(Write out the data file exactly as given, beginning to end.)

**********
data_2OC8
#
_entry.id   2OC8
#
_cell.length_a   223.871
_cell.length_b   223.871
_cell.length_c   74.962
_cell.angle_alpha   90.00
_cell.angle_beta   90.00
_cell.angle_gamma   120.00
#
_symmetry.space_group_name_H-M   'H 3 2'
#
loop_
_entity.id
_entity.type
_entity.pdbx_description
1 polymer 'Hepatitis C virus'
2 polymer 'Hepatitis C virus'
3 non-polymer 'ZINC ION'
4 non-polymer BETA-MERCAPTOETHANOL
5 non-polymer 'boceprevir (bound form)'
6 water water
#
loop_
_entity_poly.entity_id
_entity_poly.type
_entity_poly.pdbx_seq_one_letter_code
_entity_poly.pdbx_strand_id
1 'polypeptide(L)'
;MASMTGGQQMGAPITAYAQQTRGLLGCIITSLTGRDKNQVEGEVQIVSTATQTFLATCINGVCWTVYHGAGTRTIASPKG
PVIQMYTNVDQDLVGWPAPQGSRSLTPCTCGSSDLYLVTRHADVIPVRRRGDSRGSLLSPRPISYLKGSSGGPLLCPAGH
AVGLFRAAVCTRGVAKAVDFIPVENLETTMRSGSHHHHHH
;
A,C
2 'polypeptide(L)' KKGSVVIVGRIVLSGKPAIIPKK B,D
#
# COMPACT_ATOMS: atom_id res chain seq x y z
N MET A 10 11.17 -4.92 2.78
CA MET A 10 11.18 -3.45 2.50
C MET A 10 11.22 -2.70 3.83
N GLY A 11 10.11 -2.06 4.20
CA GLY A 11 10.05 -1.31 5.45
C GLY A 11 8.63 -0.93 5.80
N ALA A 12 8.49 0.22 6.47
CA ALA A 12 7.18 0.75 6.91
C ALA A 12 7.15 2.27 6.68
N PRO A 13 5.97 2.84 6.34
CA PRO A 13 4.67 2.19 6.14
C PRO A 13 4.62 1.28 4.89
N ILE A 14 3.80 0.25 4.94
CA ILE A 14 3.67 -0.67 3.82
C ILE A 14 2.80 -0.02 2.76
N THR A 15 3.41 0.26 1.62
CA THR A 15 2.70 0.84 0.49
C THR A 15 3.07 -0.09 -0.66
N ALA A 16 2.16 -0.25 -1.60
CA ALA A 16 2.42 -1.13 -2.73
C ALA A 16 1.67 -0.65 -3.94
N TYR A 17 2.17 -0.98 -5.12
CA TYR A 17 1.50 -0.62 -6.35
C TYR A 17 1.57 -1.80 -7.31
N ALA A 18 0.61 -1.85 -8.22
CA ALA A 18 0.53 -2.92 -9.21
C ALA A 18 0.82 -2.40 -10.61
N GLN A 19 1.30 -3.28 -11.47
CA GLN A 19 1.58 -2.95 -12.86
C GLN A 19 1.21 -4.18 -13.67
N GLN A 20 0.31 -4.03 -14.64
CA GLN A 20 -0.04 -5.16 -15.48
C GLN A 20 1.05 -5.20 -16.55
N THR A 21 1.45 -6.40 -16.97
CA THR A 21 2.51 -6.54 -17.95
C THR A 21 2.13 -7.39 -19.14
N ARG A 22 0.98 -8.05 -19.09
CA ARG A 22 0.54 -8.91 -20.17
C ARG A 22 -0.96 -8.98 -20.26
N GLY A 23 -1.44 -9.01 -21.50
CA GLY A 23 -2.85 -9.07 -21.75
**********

data_2OC8
#
_entry.id   2OC8
#
_cell.length_a   223.871
_cell.length_b   223.871
_cell.length_c   74.962
_cell.angle_alpha   90.00
_cell.angle_beta   90.00
_cell.angle_gamma   120.00
#
_symmetry.space_group_name_H-M   'H 3 2'
#
loop_
_entity.id
_entity.type
_entity.pdbx_description
1 polymer 'Hepatitis C virus'
2 polymer 'Hepatitis C virus'
3 non-polymer 'ZINC ION'
4 non-polymer BETA-MERCAPTOETHANOL
5 non-polymer 'boceprevir (bound form)'
6 water water
#
loop_
_entity_poly.entity_id
_entity_poly.type
_entity_poly.pdbx_seq_one_letter_code
_entity_poly.pdbx_strand_id
1 'polypeptide(L)'
;MASMTGGQQMGAPITAYAQQTRGLLGCIITSLTGRDKNQVEGEVQIVSTATQTFLATCINGVCWTVYHGAGTRTIASPKG
PVIQMYTNVDQDLVGWPAPQGSRSLTPCTCGSSDLYLVTRHADVIPVRRRGDSRGSLLSPRPISYLKGSSGGPLLCPAGH
AVGLFRAAVCTRGVAKAVDFIPVENLETTMRSGSHHHHHH
;
A,C
2 'polypeptide(L)' KKGSVVIVGRIVLSGKPAIIPKK B,D
#
# COMPACT_ATOMS: atom_id res chain seq x y z
N MET A 10 11.17 -4.92 2.78
CA MET A 10 11.18 -3.45 2.50
C MET A 10 11.22 -2.70 3.83
N GLY A 11 10.11 -2.06 4.20
CA GLY A 11 10.05 -1.31 5.45
C GLY A 11 8.63 -0.93 5.80
N ALA A 12 8.49 0.22 6.47
CA ALA A 12 7.18 0.75 6.91
C ALA A 12 7.15 2.27 6.68
N PRO A 13 5.97 2.84 6.34
CA PRO A 13 4.67 2.19 6.14
C PRO A 13 4.62 1.28 4.89
N ILE A 14 3.80 0.25 4.94
CA ILE A 14 3.67 -0.67 3.82
C ILE A 14 2.80 -0.02 2.76
N THR A 15 3.41 0.26 1.62
CA THR A 15 2.70 0.84 0.49
C THR A 15 3.07 -0.09 -0.66
N ALA A 16 2.16 -0.25 -1.60
CA ALA A 16 2.42 -1.13 -2.73
C ALA A 16 1.67 -0.65 -3.94
N TYR A 17 2.17 -0.98 -5.12
CA TYR A 17 1.50 -0.62 -6.35
C TYR A 17 1.57 -1.80 -7.31
N ALA A 18 0.61 -1.85 -8.22
CA ALA A 18 0.53 -2.92 -9.21
C ALA A 18 0.82 -2.40 -10.61
N GLN A 19 1.30 -3.28 -11.47
CA GLN A 19 1.58 -2.95 -12.86
C GLN A 19 1.21 -4.18 -13.67
N GLN A 20 0.31 -4.03 -14.64
CA GLN A 20 -0.04 -5.16 -15.48
C GLN A 20 1.05 -5.20 -16.55
N THR A 21 1.45 -6.40 -16.97
CA THR A 21 2.51 -6.54 -17.95
C THR A 21 2.13 -7.39 -19.14
N ARG A 22 0.98 -8.05 -19.09
CA ARG A 22 0.54 -8.91 -20.17
C ARG A 22 -0.96 -8.98 -20.26
N GLY A 23 -1.44 -9.01 -21.50
CA GLY A 23 -2.85 -9.07 -21.75